An unsettling study in the accumulation of wealth and how such desires to possess more can ruin a man, director George Cukor’s Edward My Son (1949) provides Spencer Tracy with the opportunity to play a self-destructive heel; a man so brutally maimed by his own flawed logic to give his only son every advantage that money can buy, he willingly and systematically annihilates his own happiness. Based on Robert Morley and Noel Langley Broadway play the screenplay by Donald Ogden Stewart strictly adheres to the elements that made the stage show a smash hit. The tale is basically one of ‘spare the rod/spoil the child.’ ‘Edward’ is never seen on the screen, but through the eyes of his maniacally adoring father, Arnold Boult (Tracy). Exactly what turns this seemingly proud papa into a despicable demigod who terrorizes and eventually turns his meek wife into an appalling harridan and drunkard is never quite explained. But Tracy’s performance reveals a remote figure of eccentric obsessions that presumably began as mere possessive influences inexplicably grown more toxic as time wears on.
Edward My Son is one of MGM’s first joint Anglo-American alliances made in England after the war. The British locations give the movie an air of sophistication but also, at least in hindsight, seem oddly out of sync with Spencer Tracy’s character, rechristened a Canadian so the actor wouldn’t have to contend with a British accent. Cukor had initially intended the film to be yet another reunion for Tracy and Katherine Hepburn. But the pair balked at working together too often on film, fearful that the association would bar them from working apart on other projects they wished to pursue independently. So Cukor cast Deborah Kerr in the role of Evelyn Boult instead. Kerr, who had risen through the ranks in British film before being signed by MGM proves a formidable presence in the film – much more than her character had been in the play – particularly during the last third when Evelyn’s spiral into alcoholic despair is complete, having been transformed from the youthful promise of a young bride into a bitter, careworn and utterly distraught wreck by her husband’s manipulations.
Our story begins in 1919 with the buoyant return of Arnold Boult (Tracy) to the modest flat he shares with his wife Evelyn (Kerr) on the bank of the Thames. Arnold has just bought a shiny new pram to celebrate the first birthday of their son Edward. Arnold’s heart is swollen with pride as he tells Evelyn how he has quit his insurance job and begun to make plans for a new alliance with a former acquaintance, Harry Simpkin (Mervyn Johns), fresh out of prison after having served time for fraud. In short order Harry arrives to bless the house and child with a gift, as does another close friend and physician Larry Woodhope (Ian Hunter). In turn the men go upstairs to view the boy who is fast asleep in his crib, before returning to the modest front room to toast Edward’s future.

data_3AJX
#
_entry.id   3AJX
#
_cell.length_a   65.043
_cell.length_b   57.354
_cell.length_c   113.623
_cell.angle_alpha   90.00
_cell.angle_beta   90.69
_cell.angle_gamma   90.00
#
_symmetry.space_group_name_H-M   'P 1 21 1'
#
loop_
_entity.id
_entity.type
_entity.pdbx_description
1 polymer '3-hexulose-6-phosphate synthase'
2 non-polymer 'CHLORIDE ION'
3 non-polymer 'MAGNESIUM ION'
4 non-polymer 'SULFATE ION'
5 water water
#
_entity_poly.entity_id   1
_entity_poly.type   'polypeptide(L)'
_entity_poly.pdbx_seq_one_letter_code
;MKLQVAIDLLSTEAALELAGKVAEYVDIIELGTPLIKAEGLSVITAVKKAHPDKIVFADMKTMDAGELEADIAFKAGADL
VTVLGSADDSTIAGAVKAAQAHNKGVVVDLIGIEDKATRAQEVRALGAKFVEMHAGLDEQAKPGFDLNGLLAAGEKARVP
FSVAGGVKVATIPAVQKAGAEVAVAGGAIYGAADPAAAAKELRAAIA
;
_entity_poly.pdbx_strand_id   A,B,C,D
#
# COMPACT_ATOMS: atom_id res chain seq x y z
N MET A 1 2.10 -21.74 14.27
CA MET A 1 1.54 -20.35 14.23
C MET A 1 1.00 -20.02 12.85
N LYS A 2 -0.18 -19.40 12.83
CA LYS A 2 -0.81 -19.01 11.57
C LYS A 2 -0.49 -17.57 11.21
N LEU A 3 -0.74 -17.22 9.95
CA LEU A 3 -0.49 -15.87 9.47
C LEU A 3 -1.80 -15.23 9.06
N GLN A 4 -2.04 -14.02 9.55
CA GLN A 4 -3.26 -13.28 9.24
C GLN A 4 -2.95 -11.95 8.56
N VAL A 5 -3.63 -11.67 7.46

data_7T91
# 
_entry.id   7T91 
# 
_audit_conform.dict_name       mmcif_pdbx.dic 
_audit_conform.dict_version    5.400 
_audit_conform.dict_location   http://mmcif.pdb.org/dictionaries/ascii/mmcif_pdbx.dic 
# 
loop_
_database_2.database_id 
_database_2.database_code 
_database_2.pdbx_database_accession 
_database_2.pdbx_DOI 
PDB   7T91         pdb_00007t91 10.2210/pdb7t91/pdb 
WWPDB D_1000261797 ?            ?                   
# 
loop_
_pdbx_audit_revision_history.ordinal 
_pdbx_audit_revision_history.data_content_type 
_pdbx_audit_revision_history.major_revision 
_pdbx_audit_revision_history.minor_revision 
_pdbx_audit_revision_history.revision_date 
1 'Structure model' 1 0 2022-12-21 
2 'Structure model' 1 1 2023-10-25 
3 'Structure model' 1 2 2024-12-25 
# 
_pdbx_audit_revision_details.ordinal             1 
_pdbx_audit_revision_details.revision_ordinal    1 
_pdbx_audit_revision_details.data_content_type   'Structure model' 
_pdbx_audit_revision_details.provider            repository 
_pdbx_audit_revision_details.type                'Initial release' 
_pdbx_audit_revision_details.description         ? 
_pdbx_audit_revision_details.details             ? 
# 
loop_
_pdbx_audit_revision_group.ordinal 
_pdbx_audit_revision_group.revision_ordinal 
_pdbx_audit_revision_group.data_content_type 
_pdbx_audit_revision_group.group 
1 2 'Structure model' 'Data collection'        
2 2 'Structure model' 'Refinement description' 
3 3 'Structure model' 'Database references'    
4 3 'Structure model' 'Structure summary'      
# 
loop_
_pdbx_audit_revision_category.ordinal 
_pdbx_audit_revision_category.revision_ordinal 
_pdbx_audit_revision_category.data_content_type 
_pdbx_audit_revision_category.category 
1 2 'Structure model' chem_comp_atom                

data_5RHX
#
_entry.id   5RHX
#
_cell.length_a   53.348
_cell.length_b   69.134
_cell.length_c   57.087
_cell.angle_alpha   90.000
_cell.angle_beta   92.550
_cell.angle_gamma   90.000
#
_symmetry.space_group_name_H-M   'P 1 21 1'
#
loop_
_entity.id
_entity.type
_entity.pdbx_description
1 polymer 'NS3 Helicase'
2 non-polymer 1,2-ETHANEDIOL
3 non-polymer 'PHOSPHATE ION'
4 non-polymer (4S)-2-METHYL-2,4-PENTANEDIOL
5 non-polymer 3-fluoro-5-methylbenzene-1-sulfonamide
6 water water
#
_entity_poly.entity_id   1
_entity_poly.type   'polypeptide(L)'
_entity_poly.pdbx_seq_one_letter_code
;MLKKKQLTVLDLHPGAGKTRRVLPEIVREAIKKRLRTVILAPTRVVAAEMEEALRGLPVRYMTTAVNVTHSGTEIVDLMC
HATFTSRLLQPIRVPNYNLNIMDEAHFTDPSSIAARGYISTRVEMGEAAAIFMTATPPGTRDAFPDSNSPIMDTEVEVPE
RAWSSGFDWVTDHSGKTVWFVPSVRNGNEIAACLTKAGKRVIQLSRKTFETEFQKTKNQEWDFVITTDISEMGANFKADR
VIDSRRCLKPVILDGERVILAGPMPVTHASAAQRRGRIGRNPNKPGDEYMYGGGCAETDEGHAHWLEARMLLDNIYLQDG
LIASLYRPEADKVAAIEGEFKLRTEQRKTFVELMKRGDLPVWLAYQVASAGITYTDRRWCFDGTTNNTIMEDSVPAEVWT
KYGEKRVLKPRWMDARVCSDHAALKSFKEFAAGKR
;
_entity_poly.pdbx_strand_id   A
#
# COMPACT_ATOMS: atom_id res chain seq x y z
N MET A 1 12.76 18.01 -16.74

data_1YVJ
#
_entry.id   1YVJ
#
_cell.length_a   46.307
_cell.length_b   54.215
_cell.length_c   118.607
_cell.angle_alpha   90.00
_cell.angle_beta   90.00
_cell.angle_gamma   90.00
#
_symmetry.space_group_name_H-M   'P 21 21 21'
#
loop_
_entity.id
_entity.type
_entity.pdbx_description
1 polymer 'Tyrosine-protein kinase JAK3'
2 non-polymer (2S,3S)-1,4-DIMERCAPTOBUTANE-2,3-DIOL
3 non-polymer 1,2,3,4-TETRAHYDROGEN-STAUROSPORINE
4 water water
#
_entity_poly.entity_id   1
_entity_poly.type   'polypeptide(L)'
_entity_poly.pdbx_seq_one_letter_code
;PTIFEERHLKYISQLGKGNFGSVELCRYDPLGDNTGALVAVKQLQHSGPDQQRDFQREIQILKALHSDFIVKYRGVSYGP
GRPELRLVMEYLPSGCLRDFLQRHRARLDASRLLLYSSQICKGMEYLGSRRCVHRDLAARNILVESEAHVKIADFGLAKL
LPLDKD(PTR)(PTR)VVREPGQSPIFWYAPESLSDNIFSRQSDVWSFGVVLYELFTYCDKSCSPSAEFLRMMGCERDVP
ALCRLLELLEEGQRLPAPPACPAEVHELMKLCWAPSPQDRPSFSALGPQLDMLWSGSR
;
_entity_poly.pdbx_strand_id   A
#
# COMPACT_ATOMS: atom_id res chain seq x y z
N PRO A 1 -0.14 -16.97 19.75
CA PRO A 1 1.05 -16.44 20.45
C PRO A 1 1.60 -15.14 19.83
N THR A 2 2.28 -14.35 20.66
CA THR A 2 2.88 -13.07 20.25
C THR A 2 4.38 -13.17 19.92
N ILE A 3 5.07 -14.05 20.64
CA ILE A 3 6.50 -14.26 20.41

Five uneventful years pass. But then Edward is diagnosed with a serious illness requiring costly surgery on his hip to prevent him from walking with a limp. Woodhope consults a specialist who concurs that without the operation Edward will never walk properly. However, there is only one clinic performing the surgery in Switzerland. Owing to the couple’s limited finances the specialist suggests Woodhope not share this information with them. Instead, Woodhope confides his findings to Arnold who tells him to arrange for the operation with all speed. Arnold will get the money to pay for it somehow. Unfortunately, with his retail credit business doing poorly there’s only one option – to torch the building for its fire insurance and then collect on the policy. Harry implores Arnold to reconsider. He doesn’t want to go back to prison. But Arnold assures him that his plan is foolproof. And so it seems.
Through wily – some might suggest ‘slightly crooked’ commercial deals as a financier Arnold makes his family very rich in a very short time. He sends Edward to the best prep school that money can buy, and quietly buys up its mortgage when the principal Mr. Hanray (Felix Aylmer) threatens the boy with expulsion. Evelyn can see what is becoming of their son. He is lazy, devil-may-care and spendthrift with a sense of entitlement that has been inculcated in him by his father. But Arnold insists that the boy is merely strong-willed, free-spirited and interested in exploring a fulfilling life.
Since the dissolution of their retail credit business the years have been unkind to Harry who, hard up and penniless, comes to Arnold to ask for a job. Denied by his onetime friend, a distraught Harry leaps to his death from the roof of the Boult Building. When the police begin to make inquiries about the suicide, Arnold and his secretary, Eileen Perrin (Leueen MacGrath) both lie that Harry never came to see them beforehand. The rouse is sufficient to ward off any undue suspicion, but shortly thereafter Eileen and Arnold become lovers. Another year passes uneventfully.
Woodhope confides in Evelyn that he loves her dearly – news that she will not entertain, though she obviously feels for him too. One evening Eileen takes notice of a detective, Summers (Julian D’Albie), hired by Evelyn’s attorney to observe her apartment while Arnold is visiting. The pair confront Summers and Arnold recklessly threatens before kicking him out. Thereafter he comes to another decision however, that he must end his affair with Eileen. Unable to accept the breakup Eileen commits suicide with a bottle of pills and Arnold departs for Switzerland to visit Evelyn and Edward. Bitter and determined to spare herself further humiliation, Evelyn threatens to tell their son what kind of a man his father truly is. Arnold, bitter and demanding, chides that he will do everything in his power to wreck Woodhope’s career unless she remains silent.